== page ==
Summary: Chapter 19

Captain Wentworth arrives in Bath and Anne sees him the very next day when she is out walking. She is with Elizabeth, Mrs. Clay, and Mr. Elliot in town when it starts to rain. Mr. Elliot asks Lady Dalrymple if she will escort the ladies home in her carriage. Lady Dalrymple agrees but since she only has room for the two of them, Anne decides to walk home with Mr. Elliot. They meet Captain Wentworth while in a store waiting for Lady Dalrymple's carriage.

Captain Wentworth is shocked to see her. He speaks to Anne and discusses the Musgroves. Elizabeth does not acknowledge Captain Wentworth, as she thinks him beneath them. Elizabeth and Mrs. Clay leave to enter the carriage. On finding that there is no room for Anne, Captain Wentworth offers her his services and his umbrella. But Mr. Elliot at that moment returns to take Anne by the arm and whisk her out of the store. The people who accompany Captain Wentworth guess that there is something between Mr. Elliot and Anne.

The next morning, Anne is walking with Lady Russell when they see Captain Wentworth on the opposite side of the street. Though she knows that Lady Russell must see him, she makes no comment.

Anne grows tired of the private parties she must always attend with her family's friends, but she looks forward to an upcoming concert for the benefit of one of Lady Dalrymple's friends. Captain Wentworth is sure to be at this concert. She tells Mrs. Smith about the upcoming concert and Mrs. Smith makes a cryptic remark that she thinks she may not have many more visits from Anne.

Summary: Chapter 20

The Elliot family goes to the concert, which all the important people in Bath will attend. Captain Wentworth enters, and Anne is pleased that her father and Elizabeth choose to acknowledge him. Wentworth stops to talk with Anne, compliments her on her level-headedness in Lyme, and expresses his good wishes for Louisa and Captain Benwick. He also tells Anne that he has some doubts about their marriage, Louisa being not nearly intellectual enough for Benwick. He is surprised that Benwick has been able to get over the death of his first love, Fanny Harville, so quickly.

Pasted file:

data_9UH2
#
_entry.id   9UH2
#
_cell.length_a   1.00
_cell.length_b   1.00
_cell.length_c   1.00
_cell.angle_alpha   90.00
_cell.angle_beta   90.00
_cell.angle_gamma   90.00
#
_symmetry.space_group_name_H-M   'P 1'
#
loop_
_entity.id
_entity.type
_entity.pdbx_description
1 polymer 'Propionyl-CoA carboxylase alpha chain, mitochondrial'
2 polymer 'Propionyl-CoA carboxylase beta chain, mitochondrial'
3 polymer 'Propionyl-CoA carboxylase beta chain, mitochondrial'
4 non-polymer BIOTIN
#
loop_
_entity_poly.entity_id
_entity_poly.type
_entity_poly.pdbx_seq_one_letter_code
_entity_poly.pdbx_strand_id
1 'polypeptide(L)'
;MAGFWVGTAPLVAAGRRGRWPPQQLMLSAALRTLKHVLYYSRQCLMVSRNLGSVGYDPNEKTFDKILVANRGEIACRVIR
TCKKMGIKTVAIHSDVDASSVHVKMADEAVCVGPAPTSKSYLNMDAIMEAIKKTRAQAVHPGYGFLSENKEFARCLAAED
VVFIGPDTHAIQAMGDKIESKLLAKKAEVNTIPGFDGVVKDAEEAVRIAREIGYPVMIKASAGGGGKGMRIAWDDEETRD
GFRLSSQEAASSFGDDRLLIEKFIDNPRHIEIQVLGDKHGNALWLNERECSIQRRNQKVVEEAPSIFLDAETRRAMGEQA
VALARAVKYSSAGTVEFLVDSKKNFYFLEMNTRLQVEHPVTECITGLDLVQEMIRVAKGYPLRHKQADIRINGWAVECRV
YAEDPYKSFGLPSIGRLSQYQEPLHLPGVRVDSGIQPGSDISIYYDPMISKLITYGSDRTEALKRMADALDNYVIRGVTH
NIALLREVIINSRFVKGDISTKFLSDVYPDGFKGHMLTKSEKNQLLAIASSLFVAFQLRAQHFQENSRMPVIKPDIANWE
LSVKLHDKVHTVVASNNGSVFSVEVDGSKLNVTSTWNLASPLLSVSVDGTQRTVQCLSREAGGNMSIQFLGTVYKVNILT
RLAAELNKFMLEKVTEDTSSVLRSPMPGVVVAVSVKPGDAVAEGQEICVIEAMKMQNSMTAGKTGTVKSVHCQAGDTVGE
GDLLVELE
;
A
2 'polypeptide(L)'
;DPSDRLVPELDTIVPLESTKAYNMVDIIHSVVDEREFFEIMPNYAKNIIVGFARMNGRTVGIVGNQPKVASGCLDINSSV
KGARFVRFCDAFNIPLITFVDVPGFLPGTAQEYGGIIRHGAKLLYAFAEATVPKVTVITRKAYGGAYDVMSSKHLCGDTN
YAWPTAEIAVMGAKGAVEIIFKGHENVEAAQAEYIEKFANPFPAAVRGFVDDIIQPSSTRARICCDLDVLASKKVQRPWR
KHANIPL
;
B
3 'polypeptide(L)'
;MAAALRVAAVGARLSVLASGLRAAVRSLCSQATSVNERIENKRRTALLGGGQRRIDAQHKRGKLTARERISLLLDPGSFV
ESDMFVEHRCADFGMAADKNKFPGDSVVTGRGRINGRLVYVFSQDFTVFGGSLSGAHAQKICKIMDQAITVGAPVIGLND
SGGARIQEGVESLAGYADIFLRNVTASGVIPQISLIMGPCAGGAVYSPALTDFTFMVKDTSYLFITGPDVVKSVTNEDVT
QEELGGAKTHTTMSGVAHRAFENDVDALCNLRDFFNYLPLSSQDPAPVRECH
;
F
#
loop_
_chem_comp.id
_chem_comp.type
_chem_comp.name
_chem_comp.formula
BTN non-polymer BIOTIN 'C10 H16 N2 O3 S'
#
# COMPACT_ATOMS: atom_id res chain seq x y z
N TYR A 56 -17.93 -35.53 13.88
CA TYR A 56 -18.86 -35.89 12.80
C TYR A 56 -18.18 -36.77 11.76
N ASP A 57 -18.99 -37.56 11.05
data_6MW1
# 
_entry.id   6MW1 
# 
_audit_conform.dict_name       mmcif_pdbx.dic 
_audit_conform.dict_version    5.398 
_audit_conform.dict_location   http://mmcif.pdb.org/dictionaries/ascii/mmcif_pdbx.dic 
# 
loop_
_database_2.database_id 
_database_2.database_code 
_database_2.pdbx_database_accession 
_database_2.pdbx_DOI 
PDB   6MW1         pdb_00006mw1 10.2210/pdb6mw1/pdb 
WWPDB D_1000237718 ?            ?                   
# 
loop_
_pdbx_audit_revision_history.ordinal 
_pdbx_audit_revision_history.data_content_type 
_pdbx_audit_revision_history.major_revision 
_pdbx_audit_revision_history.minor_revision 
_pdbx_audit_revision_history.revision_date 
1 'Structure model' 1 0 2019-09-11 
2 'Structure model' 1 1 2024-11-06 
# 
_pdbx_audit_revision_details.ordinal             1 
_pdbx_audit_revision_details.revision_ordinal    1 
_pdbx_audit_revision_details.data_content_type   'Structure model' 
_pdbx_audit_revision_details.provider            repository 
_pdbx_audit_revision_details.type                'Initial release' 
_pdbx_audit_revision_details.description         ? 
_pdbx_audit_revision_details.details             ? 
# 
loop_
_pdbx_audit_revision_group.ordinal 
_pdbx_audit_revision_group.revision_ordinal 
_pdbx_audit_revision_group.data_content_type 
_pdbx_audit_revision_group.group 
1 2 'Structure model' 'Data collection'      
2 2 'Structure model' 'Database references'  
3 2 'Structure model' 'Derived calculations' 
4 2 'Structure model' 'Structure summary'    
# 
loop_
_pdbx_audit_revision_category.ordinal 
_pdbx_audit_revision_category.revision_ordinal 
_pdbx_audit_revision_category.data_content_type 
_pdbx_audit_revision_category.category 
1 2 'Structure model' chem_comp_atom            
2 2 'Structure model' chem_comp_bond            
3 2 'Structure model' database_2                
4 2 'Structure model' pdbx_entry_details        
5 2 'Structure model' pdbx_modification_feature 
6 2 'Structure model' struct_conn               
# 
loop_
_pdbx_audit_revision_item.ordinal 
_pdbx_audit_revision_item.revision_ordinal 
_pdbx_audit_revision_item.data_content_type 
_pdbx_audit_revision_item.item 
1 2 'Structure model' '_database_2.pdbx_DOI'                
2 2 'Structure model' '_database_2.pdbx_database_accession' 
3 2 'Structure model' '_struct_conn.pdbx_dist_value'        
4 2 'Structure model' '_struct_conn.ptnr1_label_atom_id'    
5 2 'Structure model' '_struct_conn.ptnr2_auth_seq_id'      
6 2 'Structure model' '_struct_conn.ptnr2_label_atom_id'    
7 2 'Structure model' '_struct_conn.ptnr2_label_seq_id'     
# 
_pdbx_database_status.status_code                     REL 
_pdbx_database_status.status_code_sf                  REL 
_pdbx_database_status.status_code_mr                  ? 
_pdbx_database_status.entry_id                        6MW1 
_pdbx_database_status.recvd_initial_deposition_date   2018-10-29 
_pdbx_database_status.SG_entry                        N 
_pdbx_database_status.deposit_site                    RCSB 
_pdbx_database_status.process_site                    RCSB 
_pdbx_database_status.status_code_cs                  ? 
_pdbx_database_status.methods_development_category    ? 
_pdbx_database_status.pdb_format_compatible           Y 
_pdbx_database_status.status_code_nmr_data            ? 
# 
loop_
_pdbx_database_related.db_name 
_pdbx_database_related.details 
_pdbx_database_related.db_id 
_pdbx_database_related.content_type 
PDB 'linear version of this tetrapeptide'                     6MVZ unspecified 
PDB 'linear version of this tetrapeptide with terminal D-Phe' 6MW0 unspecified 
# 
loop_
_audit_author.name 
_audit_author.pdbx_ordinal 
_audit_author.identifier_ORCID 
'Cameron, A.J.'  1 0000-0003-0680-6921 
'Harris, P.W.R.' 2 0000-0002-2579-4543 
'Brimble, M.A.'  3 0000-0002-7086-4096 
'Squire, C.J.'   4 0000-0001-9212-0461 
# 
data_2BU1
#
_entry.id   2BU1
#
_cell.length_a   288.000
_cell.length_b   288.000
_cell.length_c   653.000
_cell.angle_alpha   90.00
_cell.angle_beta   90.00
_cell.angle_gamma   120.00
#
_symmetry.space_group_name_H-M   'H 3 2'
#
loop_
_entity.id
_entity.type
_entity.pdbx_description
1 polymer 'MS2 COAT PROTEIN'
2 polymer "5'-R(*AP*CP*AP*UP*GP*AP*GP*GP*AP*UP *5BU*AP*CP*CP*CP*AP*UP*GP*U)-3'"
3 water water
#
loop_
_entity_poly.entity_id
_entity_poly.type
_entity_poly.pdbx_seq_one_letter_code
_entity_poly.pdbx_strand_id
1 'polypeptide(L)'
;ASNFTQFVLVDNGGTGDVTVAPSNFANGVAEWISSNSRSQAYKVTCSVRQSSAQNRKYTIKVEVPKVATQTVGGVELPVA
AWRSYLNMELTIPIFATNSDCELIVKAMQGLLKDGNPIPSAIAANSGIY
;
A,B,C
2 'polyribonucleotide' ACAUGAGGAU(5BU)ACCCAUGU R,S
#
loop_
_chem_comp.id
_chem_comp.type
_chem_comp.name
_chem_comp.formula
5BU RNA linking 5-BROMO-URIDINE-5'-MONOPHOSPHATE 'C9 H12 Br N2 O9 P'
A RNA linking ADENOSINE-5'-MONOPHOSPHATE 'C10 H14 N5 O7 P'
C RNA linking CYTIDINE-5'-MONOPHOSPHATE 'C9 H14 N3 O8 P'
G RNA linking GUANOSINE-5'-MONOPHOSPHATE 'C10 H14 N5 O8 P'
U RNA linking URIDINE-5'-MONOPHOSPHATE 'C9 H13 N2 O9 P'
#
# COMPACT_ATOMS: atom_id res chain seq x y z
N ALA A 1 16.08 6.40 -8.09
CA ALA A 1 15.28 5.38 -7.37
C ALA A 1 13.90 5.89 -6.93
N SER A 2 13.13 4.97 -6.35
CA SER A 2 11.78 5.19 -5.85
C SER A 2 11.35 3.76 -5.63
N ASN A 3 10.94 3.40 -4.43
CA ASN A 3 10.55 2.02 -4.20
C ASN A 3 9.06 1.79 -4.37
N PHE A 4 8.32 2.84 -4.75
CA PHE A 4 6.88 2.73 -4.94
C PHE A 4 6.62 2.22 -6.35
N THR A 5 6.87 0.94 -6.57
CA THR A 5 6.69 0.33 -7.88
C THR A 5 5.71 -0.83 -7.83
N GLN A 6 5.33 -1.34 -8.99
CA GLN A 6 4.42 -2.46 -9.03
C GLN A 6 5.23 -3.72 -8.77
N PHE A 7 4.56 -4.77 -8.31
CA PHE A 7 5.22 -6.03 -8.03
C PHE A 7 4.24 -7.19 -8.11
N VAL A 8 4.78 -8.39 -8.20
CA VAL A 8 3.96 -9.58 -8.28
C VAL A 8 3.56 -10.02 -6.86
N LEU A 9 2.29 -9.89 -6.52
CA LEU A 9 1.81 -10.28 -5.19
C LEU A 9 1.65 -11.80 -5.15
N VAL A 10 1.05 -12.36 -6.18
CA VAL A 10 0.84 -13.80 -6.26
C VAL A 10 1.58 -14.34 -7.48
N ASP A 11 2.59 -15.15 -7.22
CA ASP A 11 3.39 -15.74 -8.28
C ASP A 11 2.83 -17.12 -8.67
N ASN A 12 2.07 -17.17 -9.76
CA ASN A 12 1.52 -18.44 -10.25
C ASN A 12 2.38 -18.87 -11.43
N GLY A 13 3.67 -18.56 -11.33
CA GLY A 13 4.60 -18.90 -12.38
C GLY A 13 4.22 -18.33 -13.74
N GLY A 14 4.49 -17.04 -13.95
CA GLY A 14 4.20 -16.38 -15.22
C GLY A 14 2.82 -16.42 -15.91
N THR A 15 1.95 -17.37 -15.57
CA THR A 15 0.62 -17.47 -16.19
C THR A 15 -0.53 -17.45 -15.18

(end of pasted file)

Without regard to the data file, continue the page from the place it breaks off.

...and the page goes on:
Anne is very happy after her conversation with Captain Wentworth, but she is unable to sit near him during the concert. Instead, she sits next to Mr. Elliot and is asked by him to translate the Italian in their program. He compliments her excessively, hints that he was told of her fine character before he met her and expresses his hope that her name may never change. He implies a marriage between himself and Anne. Although she is surprised, Anne is thinking instead of Captain Wentworth and how to get near enough to talk to him again. He is distant and will not come over to talk with her.

During the intermission, Anne changes seats, moving herself away from Mr. Elliot and closer to Captain Wentworth. She finally gets close enough to speak to him when Mr. Elliot once again interrupts and asks her to help him with a translation of Italian. Politeness forces her to go with him. After she is done, Captain Wentworth rushes up to Anne to bid her goodnight and let her know that he is leaving the concert. She implores him to stay, but he refuses. Anne recognizes that Captain Wentworth must be jealous of Mr. Elliot.

Analysis: Chapters 19 & 20

In these chapters, misunderstanding and bad timing thwart the relationship between Anne and Captain Wentworth. Although both seek to ascertain the feelings and affections of the other, they are confused by the appearance of a third party, Mr. Elliot, who has his own personal motives. This part of the novel leads toward climax. Captain Wentworth is now free of all attachments, and both he and Anne are at the same place at the same time. Though they seek the same goal, they are uncertain whether obstacles such as Anne's family or Mr. Elliot will keep them from achieving happiness. The confusion and awkwardness that fill these chapters serve a larger narrative purpose; they heighten the tension leading up to the climax of the novel.

The description of the relationship by keeping the feelings between the knowledge that Captain Wentworth and Anne are in love with each other must be released slowly. Though the reader knows what both characters are feeling, it is a testament to Austen's high value on civility that she does not make her characters passionately express their feelings. The tension is deep, but the characters' restraint of emotion is an admirable, if frustrating quality. Austen does not trust unbridled passion; she sees something improper and self-absorbed in public declarations of love. Captain Wentworth's passion must unfold gradually and with prudence, in a manner in accordance with social custom, if it is to be trusted and respected.